Weintraub Was a Strong Voice for Valley

She spent 14 years on the Board of Education, changed her appearance nearly that many times and always looked out for the San Fernando Valley.

Roberta Weintraub began her career in politics by fighting against forced busing--even calling then-board member and current City Council member Rita Walters "a bitch" on a radio show--and then went on, years later, to serve as school board president.

Along the way, the outspoken Weintraub pushed for more highly prized magnet schools in the Los Angeles Unified School District and helped settle a 1989 teachers' strike by negotiating a new contract that granted teachers more autonomy as well as more money. And, she helped open the first school-based health clinics that dispensed contraceptives, among other things. She even fought for less costly proms.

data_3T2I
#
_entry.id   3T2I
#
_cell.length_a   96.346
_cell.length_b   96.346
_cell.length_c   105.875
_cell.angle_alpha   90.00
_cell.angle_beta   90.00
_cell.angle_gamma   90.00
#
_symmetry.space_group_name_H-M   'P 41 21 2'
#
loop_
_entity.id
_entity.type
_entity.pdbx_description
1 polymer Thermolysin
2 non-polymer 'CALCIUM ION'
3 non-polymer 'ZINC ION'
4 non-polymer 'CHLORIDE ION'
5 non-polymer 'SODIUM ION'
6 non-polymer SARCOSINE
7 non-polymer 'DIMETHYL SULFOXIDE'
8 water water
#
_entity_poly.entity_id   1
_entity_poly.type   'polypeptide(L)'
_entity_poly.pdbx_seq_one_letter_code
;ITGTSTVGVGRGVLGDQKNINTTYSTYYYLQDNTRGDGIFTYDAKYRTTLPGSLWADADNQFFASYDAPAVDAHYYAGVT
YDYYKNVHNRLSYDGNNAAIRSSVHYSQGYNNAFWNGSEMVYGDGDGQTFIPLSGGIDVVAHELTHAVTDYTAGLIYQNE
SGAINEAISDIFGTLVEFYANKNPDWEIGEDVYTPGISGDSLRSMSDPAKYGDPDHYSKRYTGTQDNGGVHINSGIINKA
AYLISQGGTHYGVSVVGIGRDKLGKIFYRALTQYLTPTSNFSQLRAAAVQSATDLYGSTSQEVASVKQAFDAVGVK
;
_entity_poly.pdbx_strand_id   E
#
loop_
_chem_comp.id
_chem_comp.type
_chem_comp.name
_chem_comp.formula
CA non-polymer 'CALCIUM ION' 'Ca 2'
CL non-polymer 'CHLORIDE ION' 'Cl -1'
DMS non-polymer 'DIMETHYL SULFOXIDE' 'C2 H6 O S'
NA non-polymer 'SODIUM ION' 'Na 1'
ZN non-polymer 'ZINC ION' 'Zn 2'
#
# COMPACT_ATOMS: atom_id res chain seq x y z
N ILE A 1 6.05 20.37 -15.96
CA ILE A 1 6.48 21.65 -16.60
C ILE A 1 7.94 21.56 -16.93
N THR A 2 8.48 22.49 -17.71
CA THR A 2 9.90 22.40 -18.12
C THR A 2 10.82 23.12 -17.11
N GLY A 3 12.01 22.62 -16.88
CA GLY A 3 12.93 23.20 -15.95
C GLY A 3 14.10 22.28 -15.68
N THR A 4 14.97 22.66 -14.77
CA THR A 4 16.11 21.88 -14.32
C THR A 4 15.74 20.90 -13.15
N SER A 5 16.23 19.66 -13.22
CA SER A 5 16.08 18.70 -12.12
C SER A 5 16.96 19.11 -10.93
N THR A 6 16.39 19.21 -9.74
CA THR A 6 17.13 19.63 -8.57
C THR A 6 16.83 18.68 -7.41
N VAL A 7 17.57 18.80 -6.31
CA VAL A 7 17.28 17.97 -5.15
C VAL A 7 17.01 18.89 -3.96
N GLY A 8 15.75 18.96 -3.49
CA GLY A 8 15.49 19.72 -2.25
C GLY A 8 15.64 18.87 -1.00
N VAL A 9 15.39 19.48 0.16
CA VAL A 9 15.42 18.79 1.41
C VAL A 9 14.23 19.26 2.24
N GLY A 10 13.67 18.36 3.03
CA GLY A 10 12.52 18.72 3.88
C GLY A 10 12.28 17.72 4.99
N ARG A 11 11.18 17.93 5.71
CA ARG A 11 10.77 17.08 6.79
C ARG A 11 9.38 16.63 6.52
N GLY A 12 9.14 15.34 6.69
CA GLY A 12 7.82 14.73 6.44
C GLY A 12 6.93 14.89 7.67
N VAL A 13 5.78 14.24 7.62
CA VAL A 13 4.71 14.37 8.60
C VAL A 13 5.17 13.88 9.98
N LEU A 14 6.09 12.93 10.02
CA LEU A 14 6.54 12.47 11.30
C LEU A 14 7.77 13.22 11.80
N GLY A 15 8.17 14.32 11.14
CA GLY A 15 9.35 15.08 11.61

She lived in the Valley until the Northridge earthquake severely damaged her hillside Sherman Oaks home. Today, remarried and voluntarily out of elected office, she runs a nonprofit organization: the Los Angeles Police Academy Magnet School. She has so far helped open three such programs--aimed at gearing high school students to become police officers--and a fourth is scheduled to open next fall.

Given her gift for fund-raising, it's not surprising that Weintraub raised more than $1 million for the school programs in the first year.

But doesn't she miss the political limelight? Not really.

"I'm not sorry I left," says Weintraub, a self-described fitness fanatic. "I think I left with enough time for a second--even third--career."

Stay tuned.

Copyright © 2019, Los Angeles Times
EDITION: California | U.S. & World
62°